Copyright (c) 2006, Unified-View, All Rights Reserved Worldwide
Art Rosenberg, The Unified-View
Last week, Time magazine published a provocative article, “Help! I’ve Lost My Focus,” on how business users were losing time efficiency because they were trying to do many things at one time, in particular, communicating by email and cell phones in interruptive ways. Except for scheduled business telephone or web conferencing and traditional enterprise call center agents who are dedicated to doing nothing but handling real-time phone calls and, lately, instant text messaging (chat), all person-to-person business communications have to be considered as multitasking activities that must be accommodated with other job activities.
Sometimes, such communications are easy to keep up with, especially when the user has nothing else they can do, better known as “dead time.” Commuters and travelers away from their desktop computers and telephones know this well, because it gives them a chance to catch up with the backlog of emails and voice mails using mobile devices. This kind of individual productivity is fine for business situations that are not critical, and enables individual users to make good use of their “dead time” by multitasking business communications with personal activities like travel, waiting, eating, etc.
The Cost of Real-time Communication Interruptions
In the early days of voice mail, I used to quote some early research in the productivity of business managers and professionals published in Business Communications Review in 1979 by Jim Bair at SRI International. Bair reported that managerial staff (in those days of office-based work) spent up to 95 percent of their time communicating with people. Non-manager professionals spent only 63 percent of their time in communicating with others. With labor costs so dependent on person-to-person communications, Bair was looking at the inefficiencies of such communications that could be reduced by technology for greater productivity.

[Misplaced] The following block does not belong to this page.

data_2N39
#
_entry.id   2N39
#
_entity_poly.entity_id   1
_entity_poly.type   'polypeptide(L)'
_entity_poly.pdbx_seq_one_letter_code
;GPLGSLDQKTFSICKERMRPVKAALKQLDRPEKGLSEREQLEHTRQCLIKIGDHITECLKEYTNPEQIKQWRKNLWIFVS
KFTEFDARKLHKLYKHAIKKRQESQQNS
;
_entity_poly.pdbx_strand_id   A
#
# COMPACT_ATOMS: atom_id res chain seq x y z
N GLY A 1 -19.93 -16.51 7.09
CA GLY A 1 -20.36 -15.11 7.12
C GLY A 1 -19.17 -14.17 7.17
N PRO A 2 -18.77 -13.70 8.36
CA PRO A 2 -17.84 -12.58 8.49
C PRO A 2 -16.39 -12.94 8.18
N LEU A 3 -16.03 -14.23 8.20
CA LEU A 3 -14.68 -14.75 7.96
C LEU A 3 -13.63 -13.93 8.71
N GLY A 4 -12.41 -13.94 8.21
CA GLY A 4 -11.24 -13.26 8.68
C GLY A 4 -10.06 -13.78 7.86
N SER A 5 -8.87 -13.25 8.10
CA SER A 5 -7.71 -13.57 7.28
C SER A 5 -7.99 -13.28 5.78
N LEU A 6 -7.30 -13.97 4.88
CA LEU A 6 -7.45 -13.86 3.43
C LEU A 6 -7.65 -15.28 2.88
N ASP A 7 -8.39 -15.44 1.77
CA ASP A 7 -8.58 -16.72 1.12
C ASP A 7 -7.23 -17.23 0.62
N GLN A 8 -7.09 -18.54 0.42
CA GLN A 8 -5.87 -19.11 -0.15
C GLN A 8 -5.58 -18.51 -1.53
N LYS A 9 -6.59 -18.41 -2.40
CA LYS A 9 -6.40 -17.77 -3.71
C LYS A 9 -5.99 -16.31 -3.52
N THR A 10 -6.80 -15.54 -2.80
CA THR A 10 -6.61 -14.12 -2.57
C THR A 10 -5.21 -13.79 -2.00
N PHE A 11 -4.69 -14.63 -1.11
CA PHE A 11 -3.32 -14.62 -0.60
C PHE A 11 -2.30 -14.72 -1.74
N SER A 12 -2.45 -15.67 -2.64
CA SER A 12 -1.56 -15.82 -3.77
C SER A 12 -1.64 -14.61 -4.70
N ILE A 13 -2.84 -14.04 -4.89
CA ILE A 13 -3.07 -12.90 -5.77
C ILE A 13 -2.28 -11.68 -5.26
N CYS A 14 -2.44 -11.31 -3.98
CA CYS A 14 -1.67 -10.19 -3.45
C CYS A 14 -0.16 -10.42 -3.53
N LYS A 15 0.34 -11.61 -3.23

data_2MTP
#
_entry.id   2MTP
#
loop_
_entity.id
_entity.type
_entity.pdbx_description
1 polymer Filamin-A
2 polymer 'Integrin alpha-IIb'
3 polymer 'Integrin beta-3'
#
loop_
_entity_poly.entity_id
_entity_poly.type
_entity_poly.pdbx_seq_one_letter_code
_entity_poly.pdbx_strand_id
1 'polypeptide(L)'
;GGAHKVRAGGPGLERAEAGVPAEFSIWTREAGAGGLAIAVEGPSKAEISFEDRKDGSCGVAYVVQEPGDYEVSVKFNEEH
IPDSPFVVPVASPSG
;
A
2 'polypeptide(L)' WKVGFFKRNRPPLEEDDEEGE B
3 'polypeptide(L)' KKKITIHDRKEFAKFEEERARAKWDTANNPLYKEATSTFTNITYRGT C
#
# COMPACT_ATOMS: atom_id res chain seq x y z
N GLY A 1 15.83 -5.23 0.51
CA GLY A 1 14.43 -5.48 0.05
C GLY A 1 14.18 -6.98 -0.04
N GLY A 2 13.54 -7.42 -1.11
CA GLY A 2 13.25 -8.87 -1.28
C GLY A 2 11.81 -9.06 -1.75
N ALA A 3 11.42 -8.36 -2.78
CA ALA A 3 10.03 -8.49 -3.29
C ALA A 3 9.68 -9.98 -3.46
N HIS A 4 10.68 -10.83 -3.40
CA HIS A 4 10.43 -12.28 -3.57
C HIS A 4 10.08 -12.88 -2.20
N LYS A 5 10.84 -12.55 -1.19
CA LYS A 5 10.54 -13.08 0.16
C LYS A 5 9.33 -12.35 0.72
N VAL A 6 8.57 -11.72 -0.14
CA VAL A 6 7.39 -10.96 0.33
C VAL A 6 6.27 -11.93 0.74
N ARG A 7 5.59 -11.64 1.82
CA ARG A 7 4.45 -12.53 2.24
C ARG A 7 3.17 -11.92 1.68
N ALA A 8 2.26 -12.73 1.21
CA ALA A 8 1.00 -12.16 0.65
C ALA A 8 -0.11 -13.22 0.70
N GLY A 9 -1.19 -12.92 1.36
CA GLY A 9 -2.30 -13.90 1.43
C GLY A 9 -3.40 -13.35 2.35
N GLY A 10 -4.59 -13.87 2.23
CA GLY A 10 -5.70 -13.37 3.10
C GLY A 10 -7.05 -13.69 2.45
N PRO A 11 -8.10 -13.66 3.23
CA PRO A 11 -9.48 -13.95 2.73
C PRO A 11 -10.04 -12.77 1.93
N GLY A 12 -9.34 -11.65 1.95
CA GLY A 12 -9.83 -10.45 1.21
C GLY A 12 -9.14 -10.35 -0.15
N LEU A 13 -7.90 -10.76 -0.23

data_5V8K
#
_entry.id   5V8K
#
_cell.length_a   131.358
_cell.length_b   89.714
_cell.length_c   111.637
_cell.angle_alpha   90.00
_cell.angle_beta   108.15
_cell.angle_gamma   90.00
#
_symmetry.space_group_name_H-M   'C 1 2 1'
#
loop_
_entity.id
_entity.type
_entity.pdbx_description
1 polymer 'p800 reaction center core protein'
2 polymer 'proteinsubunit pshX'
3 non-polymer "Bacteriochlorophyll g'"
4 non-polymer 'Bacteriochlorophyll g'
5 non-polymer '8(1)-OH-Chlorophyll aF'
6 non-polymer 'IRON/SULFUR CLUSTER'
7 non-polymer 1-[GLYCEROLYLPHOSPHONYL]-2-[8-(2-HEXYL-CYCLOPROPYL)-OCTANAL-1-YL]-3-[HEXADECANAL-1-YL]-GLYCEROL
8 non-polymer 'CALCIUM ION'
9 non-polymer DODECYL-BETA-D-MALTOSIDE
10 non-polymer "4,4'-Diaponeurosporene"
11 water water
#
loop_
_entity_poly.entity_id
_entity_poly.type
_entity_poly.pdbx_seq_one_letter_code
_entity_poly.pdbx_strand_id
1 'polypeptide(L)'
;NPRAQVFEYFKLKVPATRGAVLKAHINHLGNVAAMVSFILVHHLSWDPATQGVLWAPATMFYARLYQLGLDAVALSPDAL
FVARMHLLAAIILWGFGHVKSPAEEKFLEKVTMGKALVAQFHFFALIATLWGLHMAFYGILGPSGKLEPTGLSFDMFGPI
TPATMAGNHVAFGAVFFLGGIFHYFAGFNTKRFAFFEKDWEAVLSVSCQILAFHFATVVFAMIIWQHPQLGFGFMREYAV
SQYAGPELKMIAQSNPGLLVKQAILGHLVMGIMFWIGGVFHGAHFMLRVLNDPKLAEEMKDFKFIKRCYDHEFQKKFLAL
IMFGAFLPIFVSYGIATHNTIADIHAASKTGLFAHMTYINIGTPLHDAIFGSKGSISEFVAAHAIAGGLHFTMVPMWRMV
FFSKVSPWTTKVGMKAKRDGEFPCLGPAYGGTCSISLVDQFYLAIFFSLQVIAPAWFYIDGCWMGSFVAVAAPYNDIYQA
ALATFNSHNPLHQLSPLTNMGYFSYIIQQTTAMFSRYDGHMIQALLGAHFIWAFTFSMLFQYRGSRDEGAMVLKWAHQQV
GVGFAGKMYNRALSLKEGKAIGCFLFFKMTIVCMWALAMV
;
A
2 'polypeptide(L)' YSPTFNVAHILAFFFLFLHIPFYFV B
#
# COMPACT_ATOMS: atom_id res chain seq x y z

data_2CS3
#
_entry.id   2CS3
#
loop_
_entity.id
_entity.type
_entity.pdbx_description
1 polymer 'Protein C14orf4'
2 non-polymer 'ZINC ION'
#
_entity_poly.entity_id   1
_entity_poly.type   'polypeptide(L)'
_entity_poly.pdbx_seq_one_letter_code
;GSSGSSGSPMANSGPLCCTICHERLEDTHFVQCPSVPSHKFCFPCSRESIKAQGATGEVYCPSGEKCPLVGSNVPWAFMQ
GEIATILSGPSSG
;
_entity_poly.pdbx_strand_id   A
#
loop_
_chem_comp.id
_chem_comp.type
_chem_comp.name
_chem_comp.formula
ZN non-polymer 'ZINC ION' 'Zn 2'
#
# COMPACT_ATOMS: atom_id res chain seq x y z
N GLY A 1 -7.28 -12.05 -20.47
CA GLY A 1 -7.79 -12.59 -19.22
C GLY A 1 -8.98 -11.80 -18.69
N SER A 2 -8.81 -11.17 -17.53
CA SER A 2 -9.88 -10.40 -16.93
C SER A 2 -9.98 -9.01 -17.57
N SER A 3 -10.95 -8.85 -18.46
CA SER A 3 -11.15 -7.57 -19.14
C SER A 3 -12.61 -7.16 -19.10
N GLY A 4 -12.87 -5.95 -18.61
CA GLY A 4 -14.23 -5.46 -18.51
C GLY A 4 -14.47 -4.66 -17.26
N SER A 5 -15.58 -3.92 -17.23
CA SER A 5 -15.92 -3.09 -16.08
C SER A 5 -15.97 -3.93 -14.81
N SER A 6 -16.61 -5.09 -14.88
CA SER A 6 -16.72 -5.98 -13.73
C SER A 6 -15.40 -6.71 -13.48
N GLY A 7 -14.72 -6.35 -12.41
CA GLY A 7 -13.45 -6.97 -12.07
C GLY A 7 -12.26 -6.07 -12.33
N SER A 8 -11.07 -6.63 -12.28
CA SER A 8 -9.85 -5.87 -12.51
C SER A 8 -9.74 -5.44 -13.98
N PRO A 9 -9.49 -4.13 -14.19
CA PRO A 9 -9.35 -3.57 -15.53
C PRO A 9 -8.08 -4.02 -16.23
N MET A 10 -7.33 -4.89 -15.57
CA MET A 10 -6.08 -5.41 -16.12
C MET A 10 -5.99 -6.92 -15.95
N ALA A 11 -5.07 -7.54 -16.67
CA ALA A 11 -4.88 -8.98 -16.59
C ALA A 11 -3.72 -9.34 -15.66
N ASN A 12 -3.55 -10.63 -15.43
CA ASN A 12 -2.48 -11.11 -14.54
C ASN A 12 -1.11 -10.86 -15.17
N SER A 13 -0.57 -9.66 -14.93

Telephone communications were identified as having the greatest amount of “shadow functions” that are defined as time-consuming activity associated with communicating with people but waste productivity time. This lost time includes “telephone tag” and lost “wait and recycle time” from incoming calls interrupting ongoing activities. Media transformation for messaging communications was another major source of productivity loss, but at that time was associated mainly with clerical personnel rather than the managerial or professional staff. (That has changed, since we have long minimized clerical assistance for most informal person-to-person contacts.)
The Time magazine article also quoted a recent study of 1,000 office workers by research firm Basex that claims interruptions consume an average of 2.1 hours a day of a workers time, in addition to the “wait and recycle” shadow time to resume a task. However, all “interruptions” are not a complete waste of time and it is a matter of managing relative task priorities at the individual user level to decide how to multitask their time most effectively.
With increasing business communication mobility that doesn’t involve “dead time,” however, the traffic from wireless messaging and phone calls can start to cause recipient overload and personal task management inefficiencies. The Time article describes different approaches to multitasking overload, ranging from users turning off all incoming interruptive contacts to Microsoft’s plans for “intelligently” screening and using minimally disruptive desktop notifications.